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News Theresa May narrowly dodges Brexit parliamentary crisis By NEOnline

14 June 2018

MPs voted by 324 votes to 298 to rejecting an amendment passed by the House of Lords in April that would strengthen the hand of the Commons in the event of it rejecting the final Brexit deal.

May's officials begin work on Wednesday, drafting a new clause in her key piece of Brexit legislation after she narrowly avoided a defeat in Parliament by offering last-minute concessions to pro-EU lawmakers.

Britain is due to leave the European Union on March 29, 2019, and the bloc is frustrated with what it sees as a lack of firm proposals from the U.K about future relations.

Liberal Democrat Brexit spokesman Tom Brake said: "As has become a tradition in Brexit negotiations, the Tories have been forced to cobble together a compromise". The government says leaving the customs union will free the country to strike trade deals around the world. If the government fails to pass the bill as it is, it will be forced to change what it asks for in negotiations with the European Union -undermining May's position and possibly threatening her job as Prime Minister.

Lee, who was Parliamentary Under-Secretary of State at the Ministry of Justice, has quit the front bench so he can vote against the government on the "meaningful vote" amendment.

May is seeking to overturn 14 of 15 Lords amendments, but has a fight on her hands due to her fragile majority in the 650-seat Commons. "That's what we were voting for last night".

Failure to appease the rebels would likely see May defeated in parliament in the coming weeks, blowing apart Tuesday's hard-won truce and badly undermining her leadership of a minority government and a divided political party.

A Department for Exiting the European Union spokesman said: "The Brexit Secretary has set out three tests that any new amendment has to meet - not undermining the negotiations, not changing the constitutional role of Parliament and Government in negotiating global treaties, and respecting the referendum result".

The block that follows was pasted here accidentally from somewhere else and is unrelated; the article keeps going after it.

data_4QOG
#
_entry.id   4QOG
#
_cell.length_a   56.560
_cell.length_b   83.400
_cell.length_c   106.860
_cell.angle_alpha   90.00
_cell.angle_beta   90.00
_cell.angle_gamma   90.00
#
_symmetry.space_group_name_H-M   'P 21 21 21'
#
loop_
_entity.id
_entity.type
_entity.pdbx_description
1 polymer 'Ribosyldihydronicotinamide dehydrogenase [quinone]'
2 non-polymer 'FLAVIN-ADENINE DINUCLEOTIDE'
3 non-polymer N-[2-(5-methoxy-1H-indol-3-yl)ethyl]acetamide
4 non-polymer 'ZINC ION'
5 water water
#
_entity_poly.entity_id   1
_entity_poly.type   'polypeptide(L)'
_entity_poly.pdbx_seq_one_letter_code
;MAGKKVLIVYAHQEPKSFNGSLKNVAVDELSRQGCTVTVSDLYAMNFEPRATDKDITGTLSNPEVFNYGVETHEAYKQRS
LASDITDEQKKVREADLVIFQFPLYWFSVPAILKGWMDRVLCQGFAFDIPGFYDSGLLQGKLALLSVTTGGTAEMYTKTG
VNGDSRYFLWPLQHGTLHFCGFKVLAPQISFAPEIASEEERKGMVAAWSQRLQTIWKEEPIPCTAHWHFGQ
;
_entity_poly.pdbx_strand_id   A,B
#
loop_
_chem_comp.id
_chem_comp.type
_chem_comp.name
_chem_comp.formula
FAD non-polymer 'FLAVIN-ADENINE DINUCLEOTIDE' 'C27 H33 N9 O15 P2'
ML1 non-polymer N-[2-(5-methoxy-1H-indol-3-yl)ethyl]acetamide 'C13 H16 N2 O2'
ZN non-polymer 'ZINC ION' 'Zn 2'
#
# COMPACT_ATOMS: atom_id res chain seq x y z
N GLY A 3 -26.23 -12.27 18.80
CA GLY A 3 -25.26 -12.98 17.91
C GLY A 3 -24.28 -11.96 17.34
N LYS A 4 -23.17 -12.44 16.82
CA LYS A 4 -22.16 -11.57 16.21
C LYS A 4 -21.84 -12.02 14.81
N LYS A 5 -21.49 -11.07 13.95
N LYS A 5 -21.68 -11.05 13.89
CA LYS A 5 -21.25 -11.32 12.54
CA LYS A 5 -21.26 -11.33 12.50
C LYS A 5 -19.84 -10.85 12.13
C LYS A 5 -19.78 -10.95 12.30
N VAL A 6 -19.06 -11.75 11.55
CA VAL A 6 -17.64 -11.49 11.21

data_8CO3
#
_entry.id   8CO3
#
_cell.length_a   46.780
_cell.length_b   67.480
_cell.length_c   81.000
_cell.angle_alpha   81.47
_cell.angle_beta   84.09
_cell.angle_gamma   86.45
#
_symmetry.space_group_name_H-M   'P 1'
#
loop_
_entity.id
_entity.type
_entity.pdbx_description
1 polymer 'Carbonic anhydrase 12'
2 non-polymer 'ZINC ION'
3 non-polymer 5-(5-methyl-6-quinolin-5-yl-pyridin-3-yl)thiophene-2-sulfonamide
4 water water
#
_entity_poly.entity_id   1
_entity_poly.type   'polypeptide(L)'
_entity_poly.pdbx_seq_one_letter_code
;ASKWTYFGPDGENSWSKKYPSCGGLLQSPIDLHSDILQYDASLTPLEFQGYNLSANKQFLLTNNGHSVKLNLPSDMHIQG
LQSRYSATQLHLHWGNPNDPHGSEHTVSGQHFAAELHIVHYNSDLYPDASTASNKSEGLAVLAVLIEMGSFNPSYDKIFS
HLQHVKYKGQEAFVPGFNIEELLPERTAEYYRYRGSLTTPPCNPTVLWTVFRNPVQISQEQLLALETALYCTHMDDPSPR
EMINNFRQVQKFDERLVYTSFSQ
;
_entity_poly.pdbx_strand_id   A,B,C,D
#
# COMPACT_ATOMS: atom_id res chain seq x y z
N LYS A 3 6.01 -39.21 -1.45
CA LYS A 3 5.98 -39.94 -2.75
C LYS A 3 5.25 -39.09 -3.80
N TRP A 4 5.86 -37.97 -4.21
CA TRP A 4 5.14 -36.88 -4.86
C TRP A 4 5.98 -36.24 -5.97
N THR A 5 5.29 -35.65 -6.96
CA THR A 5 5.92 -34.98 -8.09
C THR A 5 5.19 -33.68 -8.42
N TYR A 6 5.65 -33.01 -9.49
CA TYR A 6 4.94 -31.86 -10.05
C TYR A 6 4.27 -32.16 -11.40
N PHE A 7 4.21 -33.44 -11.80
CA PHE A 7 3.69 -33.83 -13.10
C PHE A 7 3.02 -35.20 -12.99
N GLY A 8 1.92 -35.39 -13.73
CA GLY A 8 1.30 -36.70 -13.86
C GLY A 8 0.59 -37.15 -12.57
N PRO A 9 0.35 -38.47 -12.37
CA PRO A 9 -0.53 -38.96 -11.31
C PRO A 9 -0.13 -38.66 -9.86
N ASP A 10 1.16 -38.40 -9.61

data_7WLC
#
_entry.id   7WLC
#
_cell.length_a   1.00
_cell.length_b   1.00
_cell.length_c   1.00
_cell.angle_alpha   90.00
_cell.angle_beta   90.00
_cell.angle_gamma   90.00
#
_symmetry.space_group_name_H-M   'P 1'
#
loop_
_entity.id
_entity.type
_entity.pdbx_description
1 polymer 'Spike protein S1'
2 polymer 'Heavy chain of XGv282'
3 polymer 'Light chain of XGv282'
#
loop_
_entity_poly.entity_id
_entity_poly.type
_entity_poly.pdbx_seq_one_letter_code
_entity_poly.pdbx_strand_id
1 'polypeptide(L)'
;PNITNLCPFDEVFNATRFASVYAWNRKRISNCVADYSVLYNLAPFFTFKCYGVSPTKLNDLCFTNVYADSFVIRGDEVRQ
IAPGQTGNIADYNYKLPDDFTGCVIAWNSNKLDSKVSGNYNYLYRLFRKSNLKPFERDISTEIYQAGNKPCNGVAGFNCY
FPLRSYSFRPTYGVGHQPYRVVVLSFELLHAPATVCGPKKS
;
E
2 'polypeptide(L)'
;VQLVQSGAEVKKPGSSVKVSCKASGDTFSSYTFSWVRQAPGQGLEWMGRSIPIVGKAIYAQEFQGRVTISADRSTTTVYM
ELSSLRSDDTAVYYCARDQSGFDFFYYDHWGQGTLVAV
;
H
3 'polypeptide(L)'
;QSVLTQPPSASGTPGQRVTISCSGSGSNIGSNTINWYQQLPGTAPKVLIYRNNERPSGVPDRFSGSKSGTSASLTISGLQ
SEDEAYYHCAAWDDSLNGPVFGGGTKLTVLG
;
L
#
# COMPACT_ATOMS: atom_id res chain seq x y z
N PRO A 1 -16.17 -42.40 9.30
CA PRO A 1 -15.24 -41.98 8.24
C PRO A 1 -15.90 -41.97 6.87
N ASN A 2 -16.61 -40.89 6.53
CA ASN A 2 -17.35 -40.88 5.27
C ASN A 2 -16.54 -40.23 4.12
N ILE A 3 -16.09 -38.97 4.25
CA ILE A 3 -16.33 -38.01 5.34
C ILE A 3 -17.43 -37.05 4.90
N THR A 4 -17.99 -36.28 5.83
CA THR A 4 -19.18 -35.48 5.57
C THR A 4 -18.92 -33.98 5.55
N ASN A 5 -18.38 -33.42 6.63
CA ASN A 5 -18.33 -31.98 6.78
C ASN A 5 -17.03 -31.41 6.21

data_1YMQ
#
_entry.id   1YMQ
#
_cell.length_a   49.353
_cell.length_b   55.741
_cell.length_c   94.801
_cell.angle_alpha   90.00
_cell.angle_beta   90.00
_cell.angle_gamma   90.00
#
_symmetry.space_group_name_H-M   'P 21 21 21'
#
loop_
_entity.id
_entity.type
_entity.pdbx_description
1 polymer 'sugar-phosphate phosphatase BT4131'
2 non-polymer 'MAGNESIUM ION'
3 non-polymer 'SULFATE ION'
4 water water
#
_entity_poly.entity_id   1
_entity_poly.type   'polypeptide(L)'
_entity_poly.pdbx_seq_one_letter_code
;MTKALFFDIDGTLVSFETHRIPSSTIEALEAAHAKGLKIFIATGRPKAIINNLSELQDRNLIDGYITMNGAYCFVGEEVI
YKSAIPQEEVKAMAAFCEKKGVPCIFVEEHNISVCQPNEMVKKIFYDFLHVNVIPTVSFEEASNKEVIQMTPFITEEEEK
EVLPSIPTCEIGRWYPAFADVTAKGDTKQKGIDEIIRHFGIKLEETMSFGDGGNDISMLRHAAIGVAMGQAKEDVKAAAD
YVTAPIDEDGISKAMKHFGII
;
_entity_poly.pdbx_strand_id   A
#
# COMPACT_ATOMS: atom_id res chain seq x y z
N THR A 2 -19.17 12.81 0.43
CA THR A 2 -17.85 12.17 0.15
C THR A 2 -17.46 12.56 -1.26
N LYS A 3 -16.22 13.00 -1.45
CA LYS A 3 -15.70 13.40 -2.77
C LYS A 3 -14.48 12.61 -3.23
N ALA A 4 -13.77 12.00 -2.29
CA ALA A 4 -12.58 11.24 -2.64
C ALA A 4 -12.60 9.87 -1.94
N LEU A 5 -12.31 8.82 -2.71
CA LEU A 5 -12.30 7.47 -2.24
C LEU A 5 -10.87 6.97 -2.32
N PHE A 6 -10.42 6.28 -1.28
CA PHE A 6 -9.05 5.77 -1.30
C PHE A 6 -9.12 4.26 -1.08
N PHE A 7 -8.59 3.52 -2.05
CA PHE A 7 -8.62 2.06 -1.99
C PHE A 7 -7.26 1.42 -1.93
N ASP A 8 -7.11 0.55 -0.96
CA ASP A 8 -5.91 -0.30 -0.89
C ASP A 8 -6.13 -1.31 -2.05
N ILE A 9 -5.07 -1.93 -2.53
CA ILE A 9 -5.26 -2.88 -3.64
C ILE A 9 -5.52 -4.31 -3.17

Anna Soubry, a pro-EU Conservative lawmaker, said she knew of one legislator who would not vote with their conscience because of "threats to their personal safety" and that of staff and family.

Dismissing the Government's compromise, she tweeted: "Merely issuing a statement in response would make it a meaningless final vote". It's completely normal for MPs to withdraw their amendments to bills on the basis of a promise "to reconsider" or to "look again" at an issue. He added: "I understand the difficulties MPs representing constituencies which voted strongly for Leave or Remain have on the EEA amendment". This affords Conservative pro-'Remain' MPs another opportunity to defeat the government if their discussions with ministers do not yield the tangible concessions they seek. The government wants the Commons to reject 14 out of 15 amendments introduced by the Lords which are meant to keep Britain close to the European Union after Brexit.

So the rebels might sit tight until July, when they will have another opportunity to force May to change direction and keep closer ties to the bloc.

Meanwhile, the founder of the Leave.EU Brexit campaign and his chief spin doctor will face further questions from MPs after a fiery clash with a committee investigating "fake news".

The government has agreed to consider ways to implement the first two parts of pro-European lawmaker Dominic Grieve's plan.

News Theresa May narrowly dodges Brexit parliamentary crisis By NEOnline